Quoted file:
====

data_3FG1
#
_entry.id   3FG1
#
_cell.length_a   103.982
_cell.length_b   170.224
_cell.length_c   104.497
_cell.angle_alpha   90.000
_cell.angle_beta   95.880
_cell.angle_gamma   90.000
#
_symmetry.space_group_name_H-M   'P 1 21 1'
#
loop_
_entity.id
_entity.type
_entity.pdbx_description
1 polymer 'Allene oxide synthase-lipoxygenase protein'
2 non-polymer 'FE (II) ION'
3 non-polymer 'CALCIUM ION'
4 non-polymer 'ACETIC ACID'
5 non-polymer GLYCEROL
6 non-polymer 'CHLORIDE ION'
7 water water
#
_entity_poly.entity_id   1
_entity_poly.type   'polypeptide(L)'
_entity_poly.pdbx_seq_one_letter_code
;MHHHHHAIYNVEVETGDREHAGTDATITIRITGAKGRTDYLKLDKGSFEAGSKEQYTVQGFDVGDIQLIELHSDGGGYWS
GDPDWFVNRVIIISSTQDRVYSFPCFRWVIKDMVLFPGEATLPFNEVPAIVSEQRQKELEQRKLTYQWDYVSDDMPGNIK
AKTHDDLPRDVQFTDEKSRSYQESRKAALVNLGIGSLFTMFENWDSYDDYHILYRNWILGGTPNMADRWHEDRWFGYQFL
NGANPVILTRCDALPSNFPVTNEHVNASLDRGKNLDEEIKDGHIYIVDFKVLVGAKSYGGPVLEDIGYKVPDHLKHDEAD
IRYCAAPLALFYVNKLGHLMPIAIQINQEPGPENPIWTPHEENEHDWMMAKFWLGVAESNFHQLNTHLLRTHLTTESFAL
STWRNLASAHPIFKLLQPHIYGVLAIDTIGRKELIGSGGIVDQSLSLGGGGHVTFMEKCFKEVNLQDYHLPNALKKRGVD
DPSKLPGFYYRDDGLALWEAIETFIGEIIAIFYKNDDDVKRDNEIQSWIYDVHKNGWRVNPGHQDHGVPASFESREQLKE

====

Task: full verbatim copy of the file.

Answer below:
data_3FG1
#
_entry.id   3FG1
#
_cell.length_a   103.982
_cell.length_b   170.224
_cell.length_c   104.497
_cell.angle_alpha   90.000
_cell.angle_beta   95.880
_cell.angle_gamma   90.000
#
_symmetry.space_group_name_H-M   'P 1 21 1'
#
loop_
_entity.id
_entity.type
_entity.pdbx_description
1 polymer 'Allene oxide synthase-lipoxygenase protein'
2 non-polymer 'FE (II) ION'
3 non-polymer 'CALCIUM ION'
4 non-polymer 'ACETIC ACID'
5 non-polymer GLYCEROL
6 non-polymer 'CHLORIDE ION'
7 water water
#
_entity_poly.entity_id   1
_entity_poly.type   'polypeptide(L)'
_entity_poly.pdbx_seq_one_letter_code
;MHHHHHAIYNVEVETGDREHAGTDATITIRITGAKGRTDYLKLDKGSFEAGSKEQYTVQGFDVGDIQLIELHSDGGGYWS
GDPDWFVNRVIIISSTQDRVYSFPCFRWVIKDMVLFPGEATLPFNEVPAIVSEQRQKELEQRKLTYQWDYVSDDMPGNIK
AKTHDDLPRDVQFTDEKSRSYQESRKAALVNLGIGSLFTMFENWDSYDDYHILYRNWILGGTPNMADRWHEDRWFGYQFL
NGANPVILTRCDALPSNFPVTNEHVNASLDRGKNLDEEIKDGHIYIVDFKVLVGAKSYGGPVLEDIGYKVPDHLKHDEAD
IRYCAAPLALFYVNKLGHLMPIAIQINQEPGPENPIWTPHEENEHDWMMAKFWLGVAESNFHQLNTHLLRTHLTTESFAL
STWRNLASAHPIFKLLQPHIYGVLAIDTIGRKELIGSGGIVDQSLSLGGGGHVTFMEKCFKEVNLQDYHLPNALKKRGVD
DPSKLPGFYYRDDGLALWEAIETFIGEIIAIFYKNDDDVKRDNEIQSWIYDVHKNGWRVNPGHQDHGVPASFESREQLKE